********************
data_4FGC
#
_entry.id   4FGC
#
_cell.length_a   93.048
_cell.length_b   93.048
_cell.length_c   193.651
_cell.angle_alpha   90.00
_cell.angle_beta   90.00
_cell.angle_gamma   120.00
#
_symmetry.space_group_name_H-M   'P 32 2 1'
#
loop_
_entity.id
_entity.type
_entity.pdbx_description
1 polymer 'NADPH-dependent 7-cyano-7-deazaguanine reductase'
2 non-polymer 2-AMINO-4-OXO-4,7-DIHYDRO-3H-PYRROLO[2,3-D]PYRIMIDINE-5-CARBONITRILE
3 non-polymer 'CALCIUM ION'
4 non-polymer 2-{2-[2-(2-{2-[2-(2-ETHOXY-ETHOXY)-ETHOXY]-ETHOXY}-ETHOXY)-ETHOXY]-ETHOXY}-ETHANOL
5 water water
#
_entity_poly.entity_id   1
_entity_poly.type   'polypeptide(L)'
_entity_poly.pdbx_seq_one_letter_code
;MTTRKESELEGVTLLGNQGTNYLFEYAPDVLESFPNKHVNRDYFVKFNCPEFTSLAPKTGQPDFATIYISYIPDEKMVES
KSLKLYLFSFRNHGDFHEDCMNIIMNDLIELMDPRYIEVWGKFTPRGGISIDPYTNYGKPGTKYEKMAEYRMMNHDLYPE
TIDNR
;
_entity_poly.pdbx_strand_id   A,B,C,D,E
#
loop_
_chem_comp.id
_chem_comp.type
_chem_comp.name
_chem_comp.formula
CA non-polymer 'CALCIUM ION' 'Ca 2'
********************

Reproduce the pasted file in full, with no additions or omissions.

data_4FGC
#
_entry.id   4FGC
#
_cell.length_a   93.048
_cell.length_b   93.048
_cell.length_c   193.651
_cell.angle_alpha   90.00
_cell.angle_beta   90.00
_cell.angle_gamma   120.00
#
_symmetry.space_group_name_H-M   'P 32 2 1'
#
loop_
_entity.id
_entity.type
_entity.pdbx_description
1 polymer 'NADPH-dependent 7-cyano-7-deazaguanine reductase'
2 non-polymer 2-AMINO-4-OXO-4,7-DIHYDRO-3H-PYRROLO[2,3-D]PYRIMIDINE-5-CARBONITRILE
3 non-polymer 'CALCIUM ION'
4 non-polymer 2-{2-[2-(2-{2-[2-(2-ETHOXY-ETHOXY)-ETHOXY]-ETHOXY}-ETHOXY)-ETHOXY]-ETHOXY}-ETHANOL
5 water water
#
_entity_poly.entity_id   1
_entity_poly.type   'polypeptide(L)'
_entity_poly.pdbx_seq_one_letter_code
;MTTRKESELEGVTLLGNQGTNYLFEYAPDVLESFPNKHVNRDYFVKFNCPEFTSLAPKTGQPDFATIYISYIPDEKMVES
KSLKLYLFSFRNHGDFHEDCMNIIMNDLIELMDPRYIEVWGKFTPRGGISIDPYTNYGKPGTKYEKMAEYRMMNHDLYPE
TIDNR
;
_entity_poly.pdbx_strand_id   A,B,C,D,E
#
loop_
_chem_comp.id
_chem_comp.type
_chem_comp.name
_chem_comp.formula
CA non-polymer 'CALCIUM ION' 'Ca 2'